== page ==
Senator Dianne Feinstein Wants To Save CA High Speed Rail -- As Republican Assemblywoman Tries to Kill It

Rendering of a proposed high-speed rail station in Anaheim (image courtesy of California High-Speed Rail Authority)

UPDATED To keep California's increasingly beleaguered bullet train program alive, move it to the state DOT.

That's the recommendation of Senator Dianne Feinstein, who sent a letter Monday to California Governor Jerry Brown urging him to combine the state's High-Speed Rail Authority with the California Department of Transportation (Caltrans).

Senator Feinstein, a long-time supporter of high-speed rail, urged quick action by Governor Brown to avoid losing $3.5 billion in federal funds for the project.

Here comments came as Orange County Assemblywoman Diane Harkey introduced a bill to halt state debt funding for the high-speed rail project.

Assemblywoman Diane Harkey, R-Dana Point, today joined fellow Republican lawmakers in introducing legislation to halt state debt funding for the high-speed rail project.

"The verdict is clear, it’s time for California to move forward and de-rail this ill-conceived project," Harkey said in a statement. " Lack of future federal funding, oversight, accountability and inconsistency in route and planning, should sound a strong signal to pull the plug,” said Assemblywoman Harkey.  "This one project has the potential to double our state's debt and become a huge future drain on our state's budget, while our existing rail and roadway infrastructure is in dire need of repair.”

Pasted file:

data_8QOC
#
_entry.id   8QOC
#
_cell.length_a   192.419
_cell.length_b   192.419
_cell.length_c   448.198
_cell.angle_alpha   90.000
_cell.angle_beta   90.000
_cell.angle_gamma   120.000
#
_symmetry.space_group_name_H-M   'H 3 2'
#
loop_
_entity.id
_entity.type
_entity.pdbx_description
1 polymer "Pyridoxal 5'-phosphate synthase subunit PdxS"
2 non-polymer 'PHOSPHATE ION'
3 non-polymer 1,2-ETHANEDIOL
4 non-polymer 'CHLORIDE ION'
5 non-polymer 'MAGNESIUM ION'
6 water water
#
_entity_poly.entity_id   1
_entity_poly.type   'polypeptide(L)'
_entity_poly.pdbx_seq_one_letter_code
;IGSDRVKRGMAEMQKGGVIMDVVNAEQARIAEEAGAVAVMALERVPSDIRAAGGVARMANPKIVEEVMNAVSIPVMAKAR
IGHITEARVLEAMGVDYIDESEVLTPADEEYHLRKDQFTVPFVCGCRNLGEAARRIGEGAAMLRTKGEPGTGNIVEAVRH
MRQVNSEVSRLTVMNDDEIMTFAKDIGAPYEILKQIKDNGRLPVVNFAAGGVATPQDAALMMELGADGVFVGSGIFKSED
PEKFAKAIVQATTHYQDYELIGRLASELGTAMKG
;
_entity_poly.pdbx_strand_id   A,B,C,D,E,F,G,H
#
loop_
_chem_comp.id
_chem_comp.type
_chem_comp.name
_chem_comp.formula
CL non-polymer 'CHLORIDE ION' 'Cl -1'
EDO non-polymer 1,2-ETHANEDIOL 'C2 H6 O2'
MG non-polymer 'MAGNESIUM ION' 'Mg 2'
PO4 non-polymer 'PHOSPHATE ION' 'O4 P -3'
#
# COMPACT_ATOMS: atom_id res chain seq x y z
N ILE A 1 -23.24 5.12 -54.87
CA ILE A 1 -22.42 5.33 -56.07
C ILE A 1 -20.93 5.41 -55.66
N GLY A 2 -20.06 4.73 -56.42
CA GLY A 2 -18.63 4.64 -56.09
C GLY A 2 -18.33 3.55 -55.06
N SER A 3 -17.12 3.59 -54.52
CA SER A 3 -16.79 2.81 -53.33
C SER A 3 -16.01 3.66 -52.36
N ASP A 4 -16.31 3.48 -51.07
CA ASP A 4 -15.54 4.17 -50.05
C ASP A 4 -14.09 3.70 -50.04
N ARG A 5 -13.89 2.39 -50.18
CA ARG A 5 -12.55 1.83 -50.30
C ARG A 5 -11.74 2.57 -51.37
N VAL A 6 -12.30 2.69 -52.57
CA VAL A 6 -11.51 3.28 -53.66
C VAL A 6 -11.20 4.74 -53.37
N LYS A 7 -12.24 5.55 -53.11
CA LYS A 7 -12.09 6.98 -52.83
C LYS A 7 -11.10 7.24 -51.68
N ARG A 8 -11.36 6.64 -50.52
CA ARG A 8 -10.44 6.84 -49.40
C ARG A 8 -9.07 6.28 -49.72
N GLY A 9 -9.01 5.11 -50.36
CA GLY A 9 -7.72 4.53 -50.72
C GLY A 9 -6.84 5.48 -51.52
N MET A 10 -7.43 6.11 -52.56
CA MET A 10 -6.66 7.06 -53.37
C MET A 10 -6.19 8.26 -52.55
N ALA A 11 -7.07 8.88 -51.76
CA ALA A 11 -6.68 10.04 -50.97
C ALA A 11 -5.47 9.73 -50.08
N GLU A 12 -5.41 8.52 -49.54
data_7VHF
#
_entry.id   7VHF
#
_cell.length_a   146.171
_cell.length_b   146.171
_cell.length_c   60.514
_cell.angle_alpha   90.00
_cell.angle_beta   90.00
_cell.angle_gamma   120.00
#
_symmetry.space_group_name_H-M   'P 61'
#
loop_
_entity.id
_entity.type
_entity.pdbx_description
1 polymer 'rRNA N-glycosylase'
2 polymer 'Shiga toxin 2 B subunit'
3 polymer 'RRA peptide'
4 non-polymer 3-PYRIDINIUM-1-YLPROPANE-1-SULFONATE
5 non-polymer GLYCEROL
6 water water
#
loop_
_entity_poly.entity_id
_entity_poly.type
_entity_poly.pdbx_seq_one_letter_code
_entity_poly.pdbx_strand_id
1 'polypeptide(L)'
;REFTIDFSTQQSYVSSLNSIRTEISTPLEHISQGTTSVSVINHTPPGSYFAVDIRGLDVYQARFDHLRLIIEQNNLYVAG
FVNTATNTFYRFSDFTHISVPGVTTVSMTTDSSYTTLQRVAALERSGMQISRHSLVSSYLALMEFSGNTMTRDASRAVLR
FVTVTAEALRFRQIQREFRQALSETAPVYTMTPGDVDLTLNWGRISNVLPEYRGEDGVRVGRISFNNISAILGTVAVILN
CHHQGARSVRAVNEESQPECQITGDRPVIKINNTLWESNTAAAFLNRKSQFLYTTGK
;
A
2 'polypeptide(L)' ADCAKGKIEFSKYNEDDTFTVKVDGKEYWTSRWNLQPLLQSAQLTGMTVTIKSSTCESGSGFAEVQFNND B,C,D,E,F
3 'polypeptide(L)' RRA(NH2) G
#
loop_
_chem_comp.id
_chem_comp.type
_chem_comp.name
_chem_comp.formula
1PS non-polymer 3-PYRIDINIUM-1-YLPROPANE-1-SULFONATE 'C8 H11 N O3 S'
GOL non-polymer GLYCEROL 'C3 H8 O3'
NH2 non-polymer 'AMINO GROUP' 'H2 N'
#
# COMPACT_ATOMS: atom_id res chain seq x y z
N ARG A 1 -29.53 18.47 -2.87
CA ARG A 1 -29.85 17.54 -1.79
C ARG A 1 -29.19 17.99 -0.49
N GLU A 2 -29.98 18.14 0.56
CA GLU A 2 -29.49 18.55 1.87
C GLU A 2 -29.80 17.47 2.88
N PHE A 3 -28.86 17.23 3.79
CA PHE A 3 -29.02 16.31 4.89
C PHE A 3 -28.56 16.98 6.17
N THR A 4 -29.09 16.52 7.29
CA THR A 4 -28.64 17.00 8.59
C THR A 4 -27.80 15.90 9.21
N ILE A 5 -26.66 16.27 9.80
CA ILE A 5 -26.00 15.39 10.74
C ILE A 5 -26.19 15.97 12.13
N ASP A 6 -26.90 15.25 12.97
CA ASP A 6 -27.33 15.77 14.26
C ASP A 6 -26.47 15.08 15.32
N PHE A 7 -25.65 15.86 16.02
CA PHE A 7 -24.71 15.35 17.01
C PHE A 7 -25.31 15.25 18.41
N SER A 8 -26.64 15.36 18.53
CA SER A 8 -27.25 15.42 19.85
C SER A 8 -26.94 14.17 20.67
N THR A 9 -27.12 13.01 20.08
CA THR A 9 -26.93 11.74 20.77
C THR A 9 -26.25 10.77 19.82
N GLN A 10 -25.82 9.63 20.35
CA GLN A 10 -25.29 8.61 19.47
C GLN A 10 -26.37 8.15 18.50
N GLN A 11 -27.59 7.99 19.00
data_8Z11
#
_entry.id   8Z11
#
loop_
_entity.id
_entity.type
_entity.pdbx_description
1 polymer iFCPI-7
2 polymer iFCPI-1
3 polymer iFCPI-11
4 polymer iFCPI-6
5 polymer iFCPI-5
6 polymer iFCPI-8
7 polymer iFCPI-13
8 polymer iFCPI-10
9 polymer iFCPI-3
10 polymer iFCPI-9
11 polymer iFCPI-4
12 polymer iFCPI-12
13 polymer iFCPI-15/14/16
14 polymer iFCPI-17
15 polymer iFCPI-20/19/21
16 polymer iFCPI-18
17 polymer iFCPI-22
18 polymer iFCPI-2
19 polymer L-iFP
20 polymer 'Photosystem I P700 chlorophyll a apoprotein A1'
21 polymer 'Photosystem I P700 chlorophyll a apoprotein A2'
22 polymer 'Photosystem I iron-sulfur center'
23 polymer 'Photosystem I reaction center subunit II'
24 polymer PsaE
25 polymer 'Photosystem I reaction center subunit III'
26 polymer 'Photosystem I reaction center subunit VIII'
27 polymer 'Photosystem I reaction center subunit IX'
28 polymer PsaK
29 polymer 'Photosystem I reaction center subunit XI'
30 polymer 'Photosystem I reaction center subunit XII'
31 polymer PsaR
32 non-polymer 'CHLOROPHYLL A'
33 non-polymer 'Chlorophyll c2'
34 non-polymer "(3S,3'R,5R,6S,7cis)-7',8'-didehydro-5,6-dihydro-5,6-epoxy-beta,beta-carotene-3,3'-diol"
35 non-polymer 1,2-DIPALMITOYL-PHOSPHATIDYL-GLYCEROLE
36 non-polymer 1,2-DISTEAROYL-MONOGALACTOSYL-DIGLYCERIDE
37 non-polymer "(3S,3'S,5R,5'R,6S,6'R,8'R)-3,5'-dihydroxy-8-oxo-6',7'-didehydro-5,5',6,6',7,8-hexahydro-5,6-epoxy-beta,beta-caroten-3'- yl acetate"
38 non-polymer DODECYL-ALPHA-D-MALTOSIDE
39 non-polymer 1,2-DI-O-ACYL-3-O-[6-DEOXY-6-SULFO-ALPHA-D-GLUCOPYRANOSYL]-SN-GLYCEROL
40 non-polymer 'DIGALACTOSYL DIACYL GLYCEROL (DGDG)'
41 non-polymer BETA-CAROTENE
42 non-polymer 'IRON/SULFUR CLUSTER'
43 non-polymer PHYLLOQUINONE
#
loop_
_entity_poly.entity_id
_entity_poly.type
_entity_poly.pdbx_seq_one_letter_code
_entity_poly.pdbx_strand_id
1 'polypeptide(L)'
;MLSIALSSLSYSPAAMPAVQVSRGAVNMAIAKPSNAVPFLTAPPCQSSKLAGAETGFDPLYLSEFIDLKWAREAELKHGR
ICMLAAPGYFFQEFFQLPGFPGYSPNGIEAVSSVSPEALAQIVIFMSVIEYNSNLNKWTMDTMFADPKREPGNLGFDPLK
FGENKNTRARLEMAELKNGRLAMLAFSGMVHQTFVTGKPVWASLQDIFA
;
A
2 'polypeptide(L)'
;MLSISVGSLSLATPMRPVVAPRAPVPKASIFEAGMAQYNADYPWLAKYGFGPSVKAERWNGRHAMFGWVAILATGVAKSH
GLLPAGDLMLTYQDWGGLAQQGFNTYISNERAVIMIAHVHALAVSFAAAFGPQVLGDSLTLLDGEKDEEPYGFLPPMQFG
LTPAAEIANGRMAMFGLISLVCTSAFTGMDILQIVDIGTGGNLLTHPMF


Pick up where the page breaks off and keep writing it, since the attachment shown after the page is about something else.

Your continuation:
In her  letter, Senator Feinstein said she found it hard to “debunk” the conclusions of a report issued last week by a state appointed peer review committee that recommended against the release of state funds for the project.

However, Senator Feinstein said that combining the High-Speed Rail Authority with Caltrans would go a long way in addressing some of the concerns of the peer review committee. “I am concerned that our state’s future would be greatly hindered if this project either failed to get off the ground, or failed to be completed."

Interestingly, she continues: "I have spoken to Transportation Secretary Ray LaHood about the importance of utilizing CalTrans’ expertise, and we both agree that your leadership in this area could improve prospects for success.”

The governor’s newly released 2012-2013 budget proposal calls for the creation of a new transportation agency that would consolidate a number of state departments and agencies, including Caltrans and the Rail Authority.